Born To Die
REVIEW BY: Melanie Love
ORIGINALLY PUBLISHED: 02/08/2012
Most likely, you’ve heard of Lana Del Ray. She burst to fame and notoriety recently after a weirdly lethargic performance on Saturday Night Live, and now the artist formerly known as Lizzy Grant has released her debut album (at least, if you don’t count her 2010 release under her former name, which Del Ray has sought to bury).
The hardest task of listening to Born To Die is removing yourself from its hype, since it seems everyone’s got an opinion on the odd, ethereal, lip-injected singer. And Del Ray herself is so far removed from the powerhouse vocals of Adele or the goth girl power of Florence Welch. At its best, Del Ray’s voice is lilting and airy, but it’s easy to see how that style can be construed as affectless and offputtingly empty. As such, it’s no wonder that this release has been so polarizing.
Where the album shines best is on its singles: “Born To Die,” “Video Games” and “Blue Jeans.” The title track is hypnotically gorgeous, contrasting swirling synths with measured electronic beats, and though the lyrics are simple and direct, they hit their mark. And “Video Games” builds on a similar combination of lush instrumentation and captivatingly spare lyrics (“Kissing in the blue dark / Playing pool and wild darts / Video games”); it feels modern yet eternal in some way as well, a love ballad for the 21 st century. Meanwhile, “Diet Mountain Dew” is weirdly catchy and easily the most energetic of the songs on offer here, and “Radio” seems to encapsulate where the album is coming from: “Now my life is sweet like cinnamon / Like a fucking dream I’m living in / Baby, love me ‘cause I’m playing on the radio (How do you like me now?”. She is endearing in her self-consciousness, in these moments where she lets the listener into her world.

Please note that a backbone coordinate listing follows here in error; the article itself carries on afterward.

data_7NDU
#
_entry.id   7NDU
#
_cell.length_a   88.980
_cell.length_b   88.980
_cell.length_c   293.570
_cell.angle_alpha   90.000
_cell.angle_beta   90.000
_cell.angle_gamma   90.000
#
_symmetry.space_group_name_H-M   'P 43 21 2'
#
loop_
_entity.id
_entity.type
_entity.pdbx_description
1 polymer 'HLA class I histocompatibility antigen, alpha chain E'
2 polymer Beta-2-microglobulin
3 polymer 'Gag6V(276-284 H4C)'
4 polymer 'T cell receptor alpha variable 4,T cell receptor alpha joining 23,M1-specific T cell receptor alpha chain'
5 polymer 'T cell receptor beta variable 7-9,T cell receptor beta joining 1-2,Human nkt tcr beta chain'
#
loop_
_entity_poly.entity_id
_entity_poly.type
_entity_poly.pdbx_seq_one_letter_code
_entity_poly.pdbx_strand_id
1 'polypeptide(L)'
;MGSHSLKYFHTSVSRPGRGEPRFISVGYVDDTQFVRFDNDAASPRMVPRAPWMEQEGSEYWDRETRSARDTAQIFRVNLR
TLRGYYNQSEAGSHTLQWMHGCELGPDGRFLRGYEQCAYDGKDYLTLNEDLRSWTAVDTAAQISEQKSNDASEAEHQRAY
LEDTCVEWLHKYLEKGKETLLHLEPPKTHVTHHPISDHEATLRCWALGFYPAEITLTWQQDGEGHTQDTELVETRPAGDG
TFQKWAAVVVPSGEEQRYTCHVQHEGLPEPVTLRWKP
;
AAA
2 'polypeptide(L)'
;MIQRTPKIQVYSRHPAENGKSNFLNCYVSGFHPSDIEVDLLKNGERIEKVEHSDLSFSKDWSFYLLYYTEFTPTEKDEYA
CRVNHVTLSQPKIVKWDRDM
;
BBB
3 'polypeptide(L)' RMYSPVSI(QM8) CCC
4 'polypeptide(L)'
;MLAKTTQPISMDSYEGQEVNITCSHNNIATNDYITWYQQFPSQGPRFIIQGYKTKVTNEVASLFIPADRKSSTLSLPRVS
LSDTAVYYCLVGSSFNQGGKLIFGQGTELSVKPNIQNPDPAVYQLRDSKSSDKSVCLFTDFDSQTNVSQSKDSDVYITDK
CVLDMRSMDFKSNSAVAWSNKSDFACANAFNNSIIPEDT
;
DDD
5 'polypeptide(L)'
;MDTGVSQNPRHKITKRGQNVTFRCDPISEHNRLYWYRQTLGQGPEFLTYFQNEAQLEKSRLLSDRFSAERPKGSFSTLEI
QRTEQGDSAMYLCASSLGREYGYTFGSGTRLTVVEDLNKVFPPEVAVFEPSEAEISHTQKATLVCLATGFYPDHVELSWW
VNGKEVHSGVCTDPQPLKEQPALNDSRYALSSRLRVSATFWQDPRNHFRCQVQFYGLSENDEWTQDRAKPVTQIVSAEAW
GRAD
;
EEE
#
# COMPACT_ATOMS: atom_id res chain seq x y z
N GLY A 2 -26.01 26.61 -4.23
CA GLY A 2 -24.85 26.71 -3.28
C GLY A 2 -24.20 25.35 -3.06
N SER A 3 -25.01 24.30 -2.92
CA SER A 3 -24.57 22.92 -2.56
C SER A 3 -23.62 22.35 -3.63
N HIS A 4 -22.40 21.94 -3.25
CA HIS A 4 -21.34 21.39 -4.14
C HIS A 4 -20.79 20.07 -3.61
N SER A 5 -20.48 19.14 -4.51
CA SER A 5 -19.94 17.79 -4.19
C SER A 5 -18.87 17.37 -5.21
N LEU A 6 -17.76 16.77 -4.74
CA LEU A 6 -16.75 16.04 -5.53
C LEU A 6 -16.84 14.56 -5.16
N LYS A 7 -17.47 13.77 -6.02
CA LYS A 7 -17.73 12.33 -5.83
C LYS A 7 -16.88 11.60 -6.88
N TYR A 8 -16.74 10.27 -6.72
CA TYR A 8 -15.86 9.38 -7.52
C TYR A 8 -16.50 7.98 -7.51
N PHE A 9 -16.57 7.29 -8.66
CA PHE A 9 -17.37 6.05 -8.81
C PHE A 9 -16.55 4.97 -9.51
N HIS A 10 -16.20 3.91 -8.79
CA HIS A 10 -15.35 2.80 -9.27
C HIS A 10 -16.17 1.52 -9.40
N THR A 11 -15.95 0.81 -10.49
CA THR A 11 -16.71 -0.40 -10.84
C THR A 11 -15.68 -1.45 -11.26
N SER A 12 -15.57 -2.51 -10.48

But for the most part, this disc is hit or miss. Every track is well produced and initially catchy, but there’s just not enough to cling to. Del Ray’s lyrical bent is love, but by the time you hit “Dark Paradise” and she’s “lying in the ocean, singing your song” and proclaiming “I wish I was dead” over another nonspecific lost lover, it makes you long for just an ounce of the spark and vigor that Adele has. And when she misses the mark, it’s actually rough to listen to: her sultry/baby vocals on “Off To The Races” are cringe inducing, and the lyrics of “National Anthem” are a crime to Americana (“God, you’re so handsome / Take me to the Hamptons” and “Money is the reason we exist” are two gems).
It’s clear that Lana Del Ray is talented, particularly in her vocals, which can move from elegant to enticing to vulnerable in the shape of one song. And the songs themselves are gorgeously lush (thanks to Emile Haynie’s production, who has also worked with Kid Cudi, Eminem, and Kanye West). The fault, then, seems to be with the fact that there’s not nearly enough variety here, and not enough passion. A pop album shouldn’t feel overlong at nearly an hour, and it’s a shame that the singles are so excellent while the rest of Born To Die runs out of steam. Pitchfork’s review says it best: it’s a “collection of torch songs with no fire.”